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  • Debby Gullery

How to survive Working from home with your partner


Spending more time with our partners is usually a wonderful thing, but it feels a little different when we're in lock down. And if we're both trying to work from home, it can be downright challenging!


Chances are you and your partner have very different work habits, so you'll need to figure out how to accommodate, and appreciate, each other's needs and styles.


Here are some guidelines to keep in mind as you hunker down together:


1. Get organized.


Start by identifying your separate work spaces, and then make a schedule for yourself. When you have a clear schedule, it's easier to respect your partner's. Discuss whether you will take breaks or eat lunch together.


2. Communicate clearly your individual work needs and expectations.


Your needs and expectations for the workday will most likely differ. For example, you might like to have music in the background while you work, and your partner may need complete silence. Or you may like to take frequent breaks while you're working whereas your partner may prefer to work for long stretches of time without interruptions. Which brings me to the next point….


3. Be careful with interruptions.


As a couple, you're probably used to sharing exciting or significant news as soon as it happens, but this may not work while you're both working from home. For instance, you may have just had a breakthrough conversation with someone at work, and want to run into your partner's work space to share it.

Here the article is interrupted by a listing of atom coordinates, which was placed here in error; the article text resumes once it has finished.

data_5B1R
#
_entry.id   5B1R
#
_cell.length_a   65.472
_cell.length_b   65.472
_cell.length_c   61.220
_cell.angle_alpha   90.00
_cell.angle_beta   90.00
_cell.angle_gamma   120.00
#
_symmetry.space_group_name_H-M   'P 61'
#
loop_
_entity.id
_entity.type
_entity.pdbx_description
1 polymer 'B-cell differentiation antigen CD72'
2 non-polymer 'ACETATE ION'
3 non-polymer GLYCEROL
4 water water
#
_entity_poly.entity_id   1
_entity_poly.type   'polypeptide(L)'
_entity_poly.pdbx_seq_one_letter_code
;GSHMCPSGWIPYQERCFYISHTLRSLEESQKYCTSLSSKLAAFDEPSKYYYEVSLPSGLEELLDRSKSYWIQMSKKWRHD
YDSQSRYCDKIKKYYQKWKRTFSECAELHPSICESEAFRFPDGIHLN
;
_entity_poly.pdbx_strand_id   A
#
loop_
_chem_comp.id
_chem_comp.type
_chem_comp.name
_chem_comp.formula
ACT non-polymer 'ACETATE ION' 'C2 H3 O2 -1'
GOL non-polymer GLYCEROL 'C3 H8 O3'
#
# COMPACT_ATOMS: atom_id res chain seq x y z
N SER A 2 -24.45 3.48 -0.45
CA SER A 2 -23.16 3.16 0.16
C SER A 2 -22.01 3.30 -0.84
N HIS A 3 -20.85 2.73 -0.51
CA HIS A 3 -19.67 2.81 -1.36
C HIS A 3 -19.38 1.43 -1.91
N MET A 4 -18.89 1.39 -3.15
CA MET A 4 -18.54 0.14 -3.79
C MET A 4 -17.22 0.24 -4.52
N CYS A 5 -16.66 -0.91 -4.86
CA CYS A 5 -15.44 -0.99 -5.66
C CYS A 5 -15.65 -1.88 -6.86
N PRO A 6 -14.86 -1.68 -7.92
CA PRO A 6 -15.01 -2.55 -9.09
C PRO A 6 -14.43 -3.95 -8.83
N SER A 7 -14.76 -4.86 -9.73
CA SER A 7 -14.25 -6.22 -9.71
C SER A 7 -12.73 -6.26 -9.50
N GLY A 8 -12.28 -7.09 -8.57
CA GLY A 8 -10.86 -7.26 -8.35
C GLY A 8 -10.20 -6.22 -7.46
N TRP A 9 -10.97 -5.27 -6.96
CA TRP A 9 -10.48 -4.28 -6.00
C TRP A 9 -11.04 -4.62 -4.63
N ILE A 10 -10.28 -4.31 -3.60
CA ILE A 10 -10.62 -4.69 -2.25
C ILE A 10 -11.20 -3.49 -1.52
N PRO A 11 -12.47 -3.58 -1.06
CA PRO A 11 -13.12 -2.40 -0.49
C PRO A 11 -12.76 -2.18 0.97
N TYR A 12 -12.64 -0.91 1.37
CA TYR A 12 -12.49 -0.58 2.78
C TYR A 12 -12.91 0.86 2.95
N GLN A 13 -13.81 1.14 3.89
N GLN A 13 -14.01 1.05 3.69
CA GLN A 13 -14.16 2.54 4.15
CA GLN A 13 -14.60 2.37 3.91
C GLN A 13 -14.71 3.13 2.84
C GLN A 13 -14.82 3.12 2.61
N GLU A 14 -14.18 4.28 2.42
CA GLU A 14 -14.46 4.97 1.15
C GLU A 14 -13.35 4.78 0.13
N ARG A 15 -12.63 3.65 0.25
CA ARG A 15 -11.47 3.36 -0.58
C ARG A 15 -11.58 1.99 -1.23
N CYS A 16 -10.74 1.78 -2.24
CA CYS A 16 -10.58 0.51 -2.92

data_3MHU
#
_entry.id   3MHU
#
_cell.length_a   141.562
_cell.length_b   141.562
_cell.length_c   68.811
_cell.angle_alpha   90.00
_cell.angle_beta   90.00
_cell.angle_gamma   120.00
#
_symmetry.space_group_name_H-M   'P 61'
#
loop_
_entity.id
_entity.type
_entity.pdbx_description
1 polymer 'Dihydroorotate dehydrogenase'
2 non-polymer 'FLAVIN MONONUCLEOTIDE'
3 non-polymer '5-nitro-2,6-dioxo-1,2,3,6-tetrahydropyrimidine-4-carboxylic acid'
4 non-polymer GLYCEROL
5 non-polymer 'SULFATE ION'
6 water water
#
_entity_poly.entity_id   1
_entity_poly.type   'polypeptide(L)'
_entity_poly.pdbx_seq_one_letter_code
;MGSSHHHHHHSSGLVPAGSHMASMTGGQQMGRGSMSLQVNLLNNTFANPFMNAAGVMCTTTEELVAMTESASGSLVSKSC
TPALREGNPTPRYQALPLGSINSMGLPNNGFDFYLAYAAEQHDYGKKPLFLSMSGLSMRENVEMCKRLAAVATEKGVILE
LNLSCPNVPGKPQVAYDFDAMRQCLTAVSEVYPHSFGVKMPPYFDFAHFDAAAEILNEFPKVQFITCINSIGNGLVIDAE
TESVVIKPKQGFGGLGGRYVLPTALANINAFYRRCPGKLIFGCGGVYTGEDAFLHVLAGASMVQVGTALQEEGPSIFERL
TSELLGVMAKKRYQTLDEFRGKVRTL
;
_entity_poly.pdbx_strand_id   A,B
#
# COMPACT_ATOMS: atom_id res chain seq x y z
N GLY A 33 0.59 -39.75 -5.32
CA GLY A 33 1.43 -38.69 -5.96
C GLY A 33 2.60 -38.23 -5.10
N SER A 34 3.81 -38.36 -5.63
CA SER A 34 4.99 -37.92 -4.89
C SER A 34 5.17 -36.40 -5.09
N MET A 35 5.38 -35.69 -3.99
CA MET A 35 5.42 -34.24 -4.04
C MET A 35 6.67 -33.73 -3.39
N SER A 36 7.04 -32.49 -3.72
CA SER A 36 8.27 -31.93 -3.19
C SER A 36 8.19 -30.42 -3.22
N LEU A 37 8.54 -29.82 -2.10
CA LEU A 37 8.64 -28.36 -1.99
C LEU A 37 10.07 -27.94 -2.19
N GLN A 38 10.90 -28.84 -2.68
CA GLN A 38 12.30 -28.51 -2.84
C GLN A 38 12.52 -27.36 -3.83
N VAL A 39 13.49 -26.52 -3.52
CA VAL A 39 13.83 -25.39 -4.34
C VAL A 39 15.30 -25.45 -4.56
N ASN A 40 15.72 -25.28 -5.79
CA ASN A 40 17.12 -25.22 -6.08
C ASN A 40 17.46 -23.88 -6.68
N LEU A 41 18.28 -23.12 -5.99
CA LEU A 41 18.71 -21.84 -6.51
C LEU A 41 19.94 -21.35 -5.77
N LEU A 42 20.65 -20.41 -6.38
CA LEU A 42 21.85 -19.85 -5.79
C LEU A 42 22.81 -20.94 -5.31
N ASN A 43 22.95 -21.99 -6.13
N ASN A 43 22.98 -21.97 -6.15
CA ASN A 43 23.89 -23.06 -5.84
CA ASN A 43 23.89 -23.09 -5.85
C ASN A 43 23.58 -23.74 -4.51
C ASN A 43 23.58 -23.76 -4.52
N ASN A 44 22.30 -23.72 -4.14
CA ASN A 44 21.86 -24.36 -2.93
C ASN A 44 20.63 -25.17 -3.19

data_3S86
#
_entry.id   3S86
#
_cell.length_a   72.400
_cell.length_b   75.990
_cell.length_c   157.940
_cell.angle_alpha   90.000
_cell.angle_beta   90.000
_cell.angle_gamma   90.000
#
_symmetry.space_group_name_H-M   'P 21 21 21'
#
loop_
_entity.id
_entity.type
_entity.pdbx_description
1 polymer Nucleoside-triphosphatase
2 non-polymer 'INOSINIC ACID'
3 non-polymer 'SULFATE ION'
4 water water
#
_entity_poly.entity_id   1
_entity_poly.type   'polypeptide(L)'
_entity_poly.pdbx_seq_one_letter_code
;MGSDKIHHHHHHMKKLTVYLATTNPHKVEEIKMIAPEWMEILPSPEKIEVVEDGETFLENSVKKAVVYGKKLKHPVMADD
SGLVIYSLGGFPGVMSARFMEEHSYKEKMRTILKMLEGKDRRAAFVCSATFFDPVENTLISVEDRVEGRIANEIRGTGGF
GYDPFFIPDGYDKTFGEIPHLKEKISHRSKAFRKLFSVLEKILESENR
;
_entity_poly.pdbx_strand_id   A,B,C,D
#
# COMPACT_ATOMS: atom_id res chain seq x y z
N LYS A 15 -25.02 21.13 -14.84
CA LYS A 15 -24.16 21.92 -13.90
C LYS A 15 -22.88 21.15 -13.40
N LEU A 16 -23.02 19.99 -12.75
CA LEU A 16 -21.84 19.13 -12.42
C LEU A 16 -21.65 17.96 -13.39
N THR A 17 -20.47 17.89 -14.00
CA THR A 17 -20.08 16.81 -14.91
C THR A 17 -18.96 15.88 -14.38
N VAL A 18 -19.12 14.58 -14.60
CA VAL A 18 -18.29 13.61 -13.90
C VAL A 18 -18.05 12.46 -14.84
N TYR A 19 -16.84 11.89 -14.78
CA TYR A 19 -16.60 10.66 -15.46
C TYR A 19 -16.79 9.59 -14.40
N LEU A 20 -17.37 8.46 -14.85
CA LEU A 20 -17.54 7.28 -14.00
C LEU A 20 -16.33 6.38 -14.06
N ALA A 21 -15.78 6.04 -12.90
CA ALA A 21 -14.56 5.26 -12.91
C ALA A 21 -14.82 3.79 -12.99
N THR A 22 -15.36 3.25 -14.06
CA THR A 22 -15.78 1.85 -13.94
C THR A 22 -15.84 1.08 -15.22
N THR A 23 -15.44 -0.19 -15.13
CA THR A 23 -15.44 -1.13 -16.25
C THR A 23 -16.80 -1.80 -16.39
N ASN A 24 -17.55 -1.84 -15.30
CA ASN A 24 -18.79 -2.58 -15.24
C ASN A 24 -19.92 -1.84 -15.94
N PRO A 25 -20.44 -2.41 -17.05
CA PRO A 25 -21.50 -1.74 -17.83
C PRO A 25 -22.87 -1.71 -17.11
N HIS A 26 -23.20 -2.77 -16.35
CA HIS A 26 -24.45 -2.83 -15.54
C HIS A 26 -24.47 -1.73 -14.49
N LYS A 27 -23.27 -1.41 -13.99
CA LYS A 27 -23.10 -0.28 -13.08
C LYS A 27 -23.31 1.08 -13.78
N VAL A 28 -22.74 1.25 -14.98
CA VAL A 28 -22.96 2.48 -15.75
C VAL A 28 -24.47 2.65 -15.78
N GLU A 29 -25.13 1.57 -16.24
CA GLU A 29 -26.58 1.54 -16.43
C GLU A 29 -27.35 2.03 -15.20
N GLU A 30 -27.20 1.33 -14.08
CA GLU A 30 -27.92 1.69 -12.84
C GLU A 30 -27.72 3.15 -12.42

But wait! It's not a good idea interrupt your partner's work without checking first to see if it's a good time for them to be interrupted. For this reason, it helps to preface any interruptions, no matter how small, with statements like, "Do you have a minute? Is this a good time to talk?"


4. Make the distinction between work time and free time as clear as possible.


We behave differently when we're working and when we're not. When the lines between working and free time get murky, it's easier for misunderstandings to happen that can create extra stress on your relationship. It helps us to remember that our partner may not want to talk to us right now because they are still working, and not because they don't value us.


5. Make time for relaxing and hanging out together


When the workday is over, make sure to schedule time for relaxation and fun, when you can shift back to relating as partners rather than work mates. This is the time to re-connect and nurture your relationship.


Try taking a few minutes every day to be completely present to the person you share your life with. Genuine connection can counteract much of the stress and anxiety that stems from being quarantined, not to mention that it makes life worthwhile!


6. Respect each other's need for alone time


Keep in mind that you may also differ in how much alone time you each need to stay centered. This is normal, but can easily bring up insecurities and disappointments if not handled well. Aim for as much clarity and care as possible when discussing these needs.


For example, "I'd like to spend some time working out in the bedroom, or chilling on my phone, but then I'd like to curl up on the couch with you and binge-watch our favorite show."

Connection Trumps the COVID-19 Blues


Let's face it, many of us are a little more on edge than usual these days, and it can be hard to keep our anxiety at bay. Rather than taking it out on each other, though, we want to make every effort to protect our most important relationships.

Making connection an essential ingredient in your day will reinforce and strengthen you as a couple. It will also help you to feel like you’re on the same team against the challenges of this unique time period of extreme togetherness. And I bet you'll get more work done too!

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